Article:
‘In a world of increasing ecological fragility, there has been no more important moment to focus on the health of nature and what it means to us as human beings, and how we relate to it.’ – Lord Edward Manners.
The Hall itself is classified as a bat roost, with many a bat snuggled behind a tapestry. Encouragingly our most recent parkland bat survey in 2019 credited the park with being of ‘High’ suitability for a bat habitat. The parkland’s mosaic of grassland, mature broad-leaved woodland and areas of running water makes it ideal as a foraging and commuting habitat for a range of different species groups including Myotis, Plectus, Nyctalus and Pipistrellus. The River Wye is also particularly relevant to the Daubenton’s bat, a species which typically forages over open water and gleans insects from the water’s surface.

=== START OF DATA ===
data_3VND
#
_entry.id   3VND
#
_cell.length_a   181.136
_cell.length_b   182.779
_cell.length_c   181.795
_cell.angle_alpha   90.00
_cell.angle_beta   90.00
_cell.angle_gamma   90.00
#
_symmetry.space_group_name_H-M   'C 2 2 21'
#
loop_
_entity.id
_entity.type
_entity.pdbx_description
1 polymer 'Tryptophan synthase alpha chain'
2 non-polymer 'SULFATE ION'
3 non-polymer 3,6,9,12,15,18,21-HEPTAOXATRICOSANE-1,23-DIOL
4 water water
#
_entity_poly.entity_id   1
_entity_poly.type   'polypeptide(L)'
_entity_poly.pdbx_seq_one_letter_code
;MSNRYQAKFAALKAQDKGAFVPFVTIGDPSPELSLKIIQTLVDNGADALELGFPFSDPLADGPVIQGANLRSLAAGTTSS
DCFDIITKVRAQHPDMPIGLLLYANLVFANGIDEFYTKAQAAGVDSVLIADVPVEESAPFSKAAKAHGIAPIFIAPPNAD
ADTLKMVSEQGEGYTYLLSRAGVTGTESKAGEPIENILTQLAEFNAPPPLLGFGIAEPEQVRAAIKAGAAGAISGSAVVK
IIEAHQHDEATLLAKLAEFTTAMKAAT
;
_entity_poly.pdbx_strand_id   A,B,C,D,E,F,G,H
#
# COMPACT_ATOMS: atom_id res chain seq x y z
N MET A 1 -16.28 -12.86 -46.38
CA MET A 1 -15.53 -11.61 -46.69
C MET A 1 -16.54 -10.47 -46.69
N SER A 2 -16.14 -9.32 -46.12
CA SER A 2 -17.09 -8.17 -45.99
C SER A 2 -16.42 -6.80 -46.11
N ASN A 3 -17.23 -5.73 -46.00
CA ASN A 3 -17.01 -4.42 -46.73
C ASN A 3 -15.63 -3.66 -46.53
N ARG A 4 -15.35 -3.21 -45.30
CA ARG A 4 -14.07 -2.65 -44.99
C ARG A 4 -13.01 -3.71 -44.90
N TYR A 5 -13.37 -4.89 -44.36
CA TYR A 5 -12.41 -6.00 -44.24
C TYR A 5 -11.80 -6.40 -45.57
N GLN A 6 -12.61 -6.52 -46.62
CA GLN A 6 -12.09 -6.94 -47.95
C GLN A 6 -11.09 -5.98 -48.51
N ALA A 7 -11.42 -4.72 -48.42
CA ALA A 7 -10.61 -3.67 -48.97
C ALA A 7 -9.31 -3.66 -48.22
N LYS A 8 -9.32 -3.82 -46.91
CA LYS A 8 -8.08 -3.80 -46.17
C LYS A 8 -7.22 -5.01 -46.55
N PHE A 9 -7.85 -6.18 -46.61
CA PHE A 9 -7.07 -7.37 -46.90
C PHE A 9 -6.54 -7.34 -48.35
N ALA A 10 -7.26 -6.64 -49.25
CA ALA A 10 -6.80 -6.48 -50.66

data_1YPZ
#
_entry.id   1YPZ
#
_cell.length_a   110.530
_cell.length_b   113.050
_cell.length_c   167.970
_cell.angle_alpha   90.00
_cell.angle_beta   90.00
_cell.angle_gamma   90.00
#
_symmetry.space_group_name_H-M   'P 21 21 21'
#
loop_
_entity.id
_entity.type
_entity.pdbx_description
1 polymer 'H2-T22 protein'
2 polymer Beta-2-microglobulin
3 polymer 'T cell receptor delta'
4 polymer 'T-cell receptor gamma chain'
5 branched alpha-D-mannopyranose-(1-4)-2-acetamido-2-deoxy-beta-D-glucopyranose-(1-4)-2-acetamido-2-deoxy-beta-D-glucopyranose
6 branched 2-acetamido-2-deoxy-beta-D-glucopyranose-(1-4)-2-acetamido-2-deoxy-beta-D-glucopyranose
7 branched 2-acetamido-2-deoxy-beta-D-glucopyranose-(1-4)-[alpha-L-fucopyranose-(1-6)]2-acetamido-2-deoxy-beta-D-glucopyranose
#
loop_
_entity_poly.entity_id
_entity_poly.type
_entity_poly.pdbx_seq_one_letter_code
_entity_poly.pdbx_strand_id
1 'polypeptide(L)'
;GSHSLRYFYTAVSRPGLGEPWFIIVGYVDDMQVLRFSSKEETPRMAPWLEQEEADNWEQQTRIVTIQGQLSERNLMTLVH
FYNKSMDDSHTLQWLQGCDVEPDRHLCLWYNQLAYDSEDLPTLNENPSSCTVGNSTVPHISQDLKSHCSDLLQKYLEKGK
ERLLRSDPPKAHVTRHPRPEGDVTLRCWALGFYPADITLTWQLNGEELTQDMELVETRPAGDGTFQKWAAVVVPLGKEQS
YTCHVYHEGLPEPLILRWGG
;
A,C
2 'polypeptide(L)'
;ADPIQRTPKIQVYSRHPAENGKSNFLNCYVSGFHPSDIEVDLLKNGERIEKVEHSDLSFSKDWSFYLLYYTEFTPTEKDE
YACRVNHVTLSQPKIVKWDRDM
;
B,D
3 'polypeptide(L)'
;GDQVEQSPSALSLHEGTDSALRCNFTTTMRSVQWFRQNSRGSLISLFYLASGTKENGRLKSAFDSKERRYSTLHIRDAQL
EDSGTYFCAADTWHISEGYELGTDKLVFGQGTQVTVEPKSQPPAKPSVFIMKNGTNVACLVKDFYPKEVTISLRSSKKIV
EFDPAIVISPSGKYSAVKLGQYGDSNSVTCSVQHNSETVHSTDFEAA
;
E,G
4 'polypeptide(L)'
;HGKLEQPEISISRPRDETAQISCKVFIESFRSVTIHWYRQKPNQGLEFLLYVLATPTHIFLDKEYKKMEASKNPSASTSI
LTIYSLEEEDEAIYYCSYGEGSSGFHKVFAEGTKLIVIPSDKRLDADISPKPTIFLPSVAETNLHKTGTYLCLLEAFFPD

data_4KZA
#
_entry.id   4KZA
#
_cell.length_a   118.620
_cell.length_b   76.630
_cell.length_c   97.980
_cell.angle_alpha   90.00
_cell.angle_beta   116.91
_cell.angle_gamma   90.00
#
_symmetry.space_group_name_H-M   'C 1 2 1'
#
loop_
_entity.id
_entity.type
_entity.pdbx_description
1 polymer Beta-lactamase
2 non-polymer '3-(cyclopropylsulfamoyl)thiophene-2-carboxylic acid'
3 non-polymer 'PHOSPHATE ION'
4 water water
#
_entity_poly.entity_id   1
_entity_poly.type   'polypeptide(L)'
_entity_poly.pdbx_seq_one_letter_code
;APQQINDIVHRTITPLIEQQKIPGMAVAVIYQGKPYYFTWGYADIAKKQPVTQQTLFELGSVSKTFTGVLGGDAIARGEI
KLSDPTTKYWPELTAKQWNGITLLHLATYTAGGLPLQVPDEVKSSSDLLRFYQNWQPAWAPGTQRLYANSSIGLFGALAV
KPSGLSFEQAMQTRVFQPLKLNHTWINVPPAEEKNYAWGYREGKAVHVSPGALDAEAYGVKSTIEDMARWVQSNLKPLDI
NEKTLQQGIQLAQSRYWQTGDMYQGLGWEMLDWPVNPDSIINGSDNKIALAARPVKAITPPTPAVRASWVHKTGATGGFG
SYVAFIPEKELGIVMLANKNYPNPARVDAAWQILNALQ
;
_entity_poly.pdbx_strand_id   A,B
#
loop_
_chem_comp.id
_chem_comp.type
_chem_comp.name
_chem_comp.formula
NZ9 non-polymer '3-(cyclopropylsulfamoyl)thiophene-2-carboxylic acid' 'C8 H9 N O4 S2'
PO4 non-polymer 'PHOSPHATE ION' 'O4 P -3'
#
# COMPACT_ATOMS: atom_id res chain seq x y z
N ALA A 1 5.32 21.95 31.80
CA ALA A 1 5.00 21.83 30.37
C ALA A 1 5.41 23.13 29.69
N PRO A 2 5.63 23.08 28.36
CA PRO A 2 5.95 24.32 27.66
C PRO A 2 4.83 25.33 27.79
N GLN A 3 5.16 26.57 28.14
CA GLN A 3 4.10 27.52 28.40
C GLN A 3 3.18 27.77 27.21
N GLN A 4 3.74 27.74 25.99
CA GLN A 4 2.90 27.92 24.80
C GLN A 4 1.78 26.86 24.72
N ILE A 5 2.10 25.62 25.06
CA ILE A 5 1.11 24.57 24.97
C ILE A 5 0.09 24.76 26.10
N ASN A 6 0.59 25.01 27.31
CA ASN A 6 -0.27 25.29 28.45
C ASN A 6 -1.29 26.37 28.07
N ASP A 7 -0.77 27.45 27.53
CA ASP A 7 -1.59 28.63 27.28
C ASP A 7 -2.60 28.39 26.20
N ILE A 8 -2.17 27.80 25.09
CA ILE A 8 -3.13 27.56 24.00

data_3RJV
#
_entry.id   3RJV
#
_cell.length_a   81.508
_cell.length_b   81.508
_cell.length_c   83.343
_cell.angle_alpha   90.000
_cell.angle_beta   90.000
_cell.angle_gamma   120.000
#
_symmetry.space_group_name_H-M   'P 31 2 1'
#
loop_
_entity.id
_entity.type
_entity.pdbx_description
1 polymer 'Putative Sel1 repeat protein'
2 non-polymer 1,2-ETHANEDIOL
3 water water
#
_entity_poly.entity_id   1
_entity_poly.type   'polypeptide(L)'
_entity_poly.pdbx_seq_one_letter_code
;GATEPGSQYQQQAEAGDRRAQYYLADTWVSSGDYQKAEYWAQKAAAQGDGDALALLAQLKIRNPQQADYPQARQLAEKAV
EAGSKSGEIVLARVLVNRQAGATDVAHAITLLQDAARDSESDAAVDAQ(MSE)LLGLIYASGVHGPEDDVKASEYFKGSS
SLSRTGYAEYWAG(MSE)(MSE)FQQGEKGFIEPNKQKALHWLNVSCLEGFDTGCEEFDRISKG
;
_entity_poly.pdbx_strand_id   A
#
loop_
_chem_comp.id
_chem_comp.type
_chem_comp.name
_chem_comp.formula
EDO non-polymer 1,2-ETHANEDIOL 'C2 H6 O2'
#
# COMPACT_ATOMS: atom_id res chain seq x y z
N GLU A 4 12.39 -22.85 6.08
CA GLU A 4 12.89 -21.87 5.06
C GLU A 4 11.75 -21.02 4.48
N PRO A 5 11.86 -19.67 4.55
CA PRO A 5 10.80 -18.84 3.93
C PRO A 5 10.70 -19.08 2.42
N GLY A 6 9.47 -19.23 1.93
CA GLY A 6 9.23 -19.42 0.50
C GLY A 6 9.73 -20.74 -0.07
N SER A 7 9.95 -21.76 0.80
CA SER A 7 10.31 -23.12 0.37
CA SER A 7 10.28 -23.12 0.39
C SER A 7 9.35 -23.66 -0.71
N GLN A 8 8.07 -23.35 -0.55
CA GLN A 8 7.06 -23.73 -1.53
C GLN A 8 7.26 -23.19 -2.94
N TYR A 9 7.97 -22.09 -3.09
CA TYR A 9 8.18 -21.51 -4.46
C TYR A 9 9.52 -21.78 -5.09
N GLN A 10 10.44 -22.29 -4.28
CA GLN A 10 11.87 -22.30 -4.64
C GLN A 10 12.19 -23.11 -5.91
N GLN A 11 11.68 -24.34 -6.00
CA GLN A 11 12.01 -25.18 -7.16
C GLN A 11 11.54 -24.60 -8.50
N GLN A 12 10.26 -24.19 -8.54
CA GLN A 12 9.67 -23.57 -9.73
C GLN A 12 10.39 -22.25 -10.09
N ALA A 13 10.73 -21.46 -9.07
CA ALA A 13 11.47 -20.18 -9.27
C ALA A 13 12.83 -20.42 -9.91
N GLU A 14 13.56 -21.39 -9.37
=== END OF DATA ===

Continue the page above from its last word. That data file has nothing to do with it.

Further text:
Another feature that makes Haddon’s Medieval Park of particular benefit to bats, is that the park sits within the broader Haddon estate which contains woodland, river corridors and hedgerows along field boundaries.
We are delighted that the Medieval park can provide such an appropriate home to these adorable protected species but we also love watching them fly by night over the crenellations of the Hall.